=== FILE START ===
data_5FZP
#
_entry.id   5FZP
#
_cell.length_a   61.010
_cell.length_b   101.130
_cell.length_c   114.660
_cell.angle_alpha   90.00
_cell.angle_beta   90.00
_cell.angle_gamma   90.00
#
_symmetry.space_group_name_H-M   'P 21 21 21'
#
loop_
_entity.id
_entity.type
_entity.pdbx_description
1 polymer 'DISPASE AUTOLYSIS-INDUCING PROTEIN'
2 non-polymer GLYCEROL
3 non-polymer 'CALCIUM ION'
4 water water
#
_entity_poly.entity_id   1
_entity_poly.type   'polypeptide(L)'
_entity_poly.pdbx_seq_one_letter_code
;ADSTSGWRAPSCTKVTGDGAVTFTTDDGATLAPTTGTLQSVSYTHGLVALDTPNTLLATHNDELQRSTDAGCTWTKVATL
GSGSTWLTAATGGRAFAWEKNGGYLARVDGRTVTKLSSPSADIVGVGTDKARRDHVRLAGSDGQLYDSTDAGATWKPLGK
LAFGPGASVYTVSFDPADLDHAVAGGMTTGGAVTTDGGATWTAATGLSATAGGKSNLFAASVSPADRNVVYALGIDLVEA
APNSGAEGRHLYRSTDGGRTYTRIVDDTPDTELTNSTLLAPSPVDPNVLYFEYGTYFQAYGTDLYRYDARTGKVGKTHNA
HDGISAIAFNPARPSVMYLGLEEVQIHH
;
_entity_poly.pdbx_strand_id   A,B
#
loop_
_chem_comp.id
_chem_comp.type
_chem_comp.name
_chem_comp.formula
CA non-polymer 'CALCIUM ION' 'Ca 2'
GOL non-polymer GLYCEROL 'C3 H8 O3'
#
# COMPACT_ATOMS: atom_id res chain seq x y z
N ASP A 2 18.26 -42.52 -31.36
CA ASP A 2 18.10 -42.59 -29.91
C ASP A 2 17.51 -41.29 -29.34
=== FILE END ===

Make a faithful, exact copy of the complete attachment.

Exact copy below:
data_5FZP
#
_entry.id   5FZP
#
_cell.length_a   61.010
_cell.length_b   101.130
_cell.length_c   114.660
_cell.angle_alpha   90.00
_cell.angle_beta   90.00
_cell.angle_gamma   90.00
#
_symmetry.space_group_name_H-M   'P 21 21 21'
#
loop_
_entity.id
_entity.type
_entity.pdbx_description
1 polymer 'DISPASE AUTOLYSIS-INDUCING PROTEIN'
2 non-polymer GLYCEROL
3 non-polymer 'CALCIUM ION'
4 water water
#
_entity_poly.entity_id   1
_entity_poly.type   'polypeptide(L)'
_entity_poly.pdbx_seq_one_letter_code
;ADSTSGWRAPSCTKVTGDGAVTFTTDDGATLAPTTGTLQSVSYTHGLVALDTPNTLLATHNDELQRSTDAGCTWTKVATL
GSGSTWLTAATGGRAFAWEKNGGYLARVDGRTVTKLSSPSADIVGVGTDKARRDHVRLAGSDGQLYDSTDAGATWKPLGK
LAFGPGASVYTVSFDPADLDHAVAGGMTTGGAVTTDGGATWTAATGLSATAGGKSNLFAASVSPADRNVVYALGIDLVEA
APNSGAEGRHLYRSTDGGRTYTRIVDDTPDTELTNSTLLAPSPVDPNVLYFEYGTYFQAYGTDLYRYDARTGKVGKTHNA
HDGISAIAFNPARPSVMYLGLEEVQIHH
;
_entity_poly.pdbx_strand_id   A,B
#
loop_
_chem_comp.id
_chem_comp.type
_chem_comp.name
_chem_comp.formula
CA non-polymer 'CALCIUM ION' 'Ca 2'
GOL non-polymer GLYCEROL 'C3 H8 O3'
#
# COMPACT_ATOMS: atom_id res chain seq x y z
N ASP A 2 18.26 -42.52 -31.36
CA ASP A 2 18.10 -42.59 -29.91
C ASP A 2 17.51 -41.29 -29.34